- Coca-Cola North America will nearly double its spending on minority-owned media companies by 2024, meaning businesses led by Black, Hispanic and Asian-American and Pacific Islander (AAPI) people will account for 8% of its total annual media budget over the next three years, per a company announcement.
- Compared to last year, Coke plans to quintuple its spending on minority-owned media in 2021. At the same time, it is deepening relationships with newer media partners, including Ebony/Jet, Revolt TV and My Cultura, as well as more long-standing ones such as Essence and Univision.
- In fostering a larger commitment to diversity, Coke will look into more non-media partnerships and empowerment initiatives. Internally, the company plans to have its workforce be representative of U.S. census data by race and ethnicity at all job levels by 2030.
Coke joins a growing fray of marketers that are putting forward more ambitious commitments to diversity, equity and inclusion (DEI) after a year where issues like racial justice and equity remained in the spotlight. The decision followed a "thorough analysis" of the company's marketing spend, Melanie Boulden, chief marketing officer of Coke's North America unit, said in a press statement. Boulden was appointed to lead the unit's marketing last fall, per Ad Age.
Many companies on both the brand and agency side of the industry have centered their renewed DEI pushes around media spending — a tack Coke takes in doubling down on work with publishers like Essence, Jet and Univision. Coke's global procurement arm has also teamed with the Georgia Minority Supplier Development Council on a pilot certification assistance program supporting Black, Hispanic and AAPI media owners. The effort acknowledges that smaller companies face disadvantages in competing for business opportunities with a multinational company like Coke, according to Fernando Hernandez, vice president of supplier diversity.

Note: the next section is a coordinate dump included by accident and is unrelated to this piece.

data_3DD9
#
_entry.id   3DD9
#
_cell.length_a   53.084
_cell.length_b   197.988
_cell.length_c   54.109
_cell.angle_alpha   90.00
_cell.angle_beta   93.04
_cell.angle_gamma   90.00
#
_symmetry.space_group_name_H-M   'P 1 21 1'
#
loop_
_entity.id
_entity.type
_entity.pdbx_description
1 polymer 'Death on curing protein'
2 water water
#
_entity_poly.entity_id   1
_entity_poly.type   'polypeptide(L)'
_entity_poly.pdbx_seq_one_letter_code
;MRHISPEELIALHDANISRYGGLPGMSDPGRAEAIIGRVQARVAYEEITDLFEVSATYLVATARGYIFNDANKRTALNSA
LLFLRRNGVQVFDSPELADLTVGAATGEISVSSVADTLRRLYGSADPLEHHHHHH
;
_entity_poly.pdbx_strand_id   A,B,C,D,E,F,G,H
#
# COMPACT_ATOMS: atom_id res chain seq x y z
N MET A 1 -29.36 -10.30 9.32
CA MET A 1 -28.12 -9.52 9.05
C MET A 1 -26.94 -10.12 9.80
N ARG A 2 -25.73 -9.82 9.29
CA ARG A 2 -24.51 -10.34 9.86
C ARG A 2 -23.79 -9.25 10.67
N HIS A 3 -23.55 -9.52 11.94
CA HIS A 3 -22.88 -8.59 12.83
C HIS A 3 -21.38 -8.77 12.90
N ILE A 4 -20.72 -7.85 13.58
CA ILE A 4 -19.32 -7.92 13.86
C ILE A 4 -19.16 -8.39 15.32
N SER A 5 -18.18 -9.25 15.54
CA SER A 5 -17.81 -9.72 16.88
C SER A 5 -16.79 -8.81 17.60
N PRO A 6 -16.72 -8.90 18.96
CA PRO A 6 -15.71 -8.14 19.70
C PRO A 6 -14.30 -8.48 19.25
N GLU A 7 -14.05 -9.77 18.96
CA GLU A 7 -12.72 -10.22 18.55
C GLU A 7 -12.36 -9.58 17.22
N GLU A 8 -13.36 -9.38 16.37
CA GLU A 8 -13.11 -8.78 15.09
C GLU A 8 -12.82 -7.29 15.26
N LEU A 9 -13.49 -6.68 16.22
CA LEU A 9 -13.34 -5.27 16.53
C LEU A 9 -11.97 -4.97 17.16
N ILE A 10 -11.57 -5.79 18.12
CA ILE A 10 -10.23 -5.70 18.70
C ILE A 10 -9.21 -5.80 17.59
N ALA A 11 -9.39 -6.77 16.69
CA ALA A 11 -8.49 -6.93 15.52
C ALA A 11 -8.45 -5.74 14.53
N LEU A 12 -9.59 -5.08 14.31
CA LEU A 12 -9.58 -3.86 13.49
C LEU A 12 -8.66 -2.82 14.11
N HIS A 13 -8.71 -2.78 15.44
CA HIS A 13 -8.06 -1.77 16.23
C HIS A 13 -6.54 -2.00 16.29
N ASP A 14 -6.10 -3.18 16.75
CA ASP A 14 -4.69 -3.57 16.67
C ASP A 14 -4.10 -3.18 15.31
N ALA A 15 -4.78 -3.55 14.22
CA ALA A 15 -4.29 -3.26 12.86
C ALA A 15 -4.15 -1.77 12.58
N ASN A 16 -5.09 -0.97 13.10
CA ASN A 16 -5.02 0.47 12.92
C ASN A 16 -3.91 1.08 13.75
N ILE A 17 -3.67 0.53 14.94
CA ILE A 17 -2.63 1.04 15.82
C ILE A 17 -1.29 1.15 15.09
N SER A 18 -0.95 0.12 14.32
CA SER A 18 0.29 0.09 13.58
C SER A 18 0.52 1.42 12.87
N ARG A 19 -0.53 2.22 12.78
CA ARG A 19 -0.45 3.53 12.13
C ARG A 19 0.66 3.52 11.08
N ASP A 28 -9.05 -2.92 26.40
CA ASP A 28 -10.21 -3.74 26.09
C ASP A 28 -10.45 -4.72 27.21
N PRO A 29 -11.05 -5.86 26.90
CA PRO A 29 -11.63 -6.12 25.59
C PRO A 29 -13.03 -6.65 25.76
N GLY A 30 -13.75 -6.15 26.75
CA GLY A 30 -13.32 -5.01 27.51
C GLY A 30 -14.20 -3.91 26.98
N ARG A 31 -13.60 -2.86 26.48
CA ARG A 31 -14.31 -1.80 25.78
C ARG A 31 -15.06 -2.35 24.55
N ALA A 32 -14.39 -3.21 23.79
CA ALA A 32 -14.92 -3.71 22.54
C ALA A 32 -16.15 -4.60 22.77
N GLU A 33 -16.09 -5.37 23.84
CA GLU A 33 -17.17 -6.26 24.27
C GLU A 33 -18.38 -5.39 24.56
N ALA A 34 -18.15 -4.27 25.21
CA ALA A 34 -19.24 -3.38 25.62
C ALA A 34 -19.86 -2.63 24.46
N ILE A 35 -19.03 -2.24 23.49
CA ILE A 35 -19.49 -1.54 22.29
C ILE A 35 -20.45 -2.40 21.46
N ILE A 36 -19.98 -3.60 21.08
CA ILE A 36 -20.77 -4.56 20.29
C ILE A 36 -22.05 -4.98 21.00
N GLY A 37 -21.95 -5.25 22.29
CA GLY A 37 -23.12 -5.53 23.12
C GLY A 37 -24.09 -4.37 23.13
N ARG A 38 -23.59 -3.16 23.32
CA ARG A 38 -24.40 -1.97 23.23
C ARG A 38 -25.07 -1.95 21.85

The beverage giant has recently broadened its DEI purview to cover more non-media partnerships in areas ranging from warehousing to IT, partially in response to the economic impacts of the coronavirus pandemic. In 2020, it revealed plans to invest at least $500 million in Black-owned enterprises across its supply chain over the next five years.
Marketing's bigger focus on DEI comes as both consumers and media owners hold brands more accountable in putting forward representative depictions of society and equitable work environments. In a similar move to Coke, McDonald's in May said it would more than double investments in diverse media partners by 2024. The same day as the announcement, the burger chain was hit with a lawsuit alleging a pattern of racial stereotyping and refusals to contract based on federal and state law.
Two decades ago, Coke paid $192.5 million to settle a class-action lawsuit alleging a pattern of racial discrimination. While progress on improving representation was made in the years after the settlement — one of the largest such payouts in corporate history — a December report in The Wall Street Journal indicated the company more recently has lost ground. The share of Black executives at Coke was just 8% in 2020, according to internal data.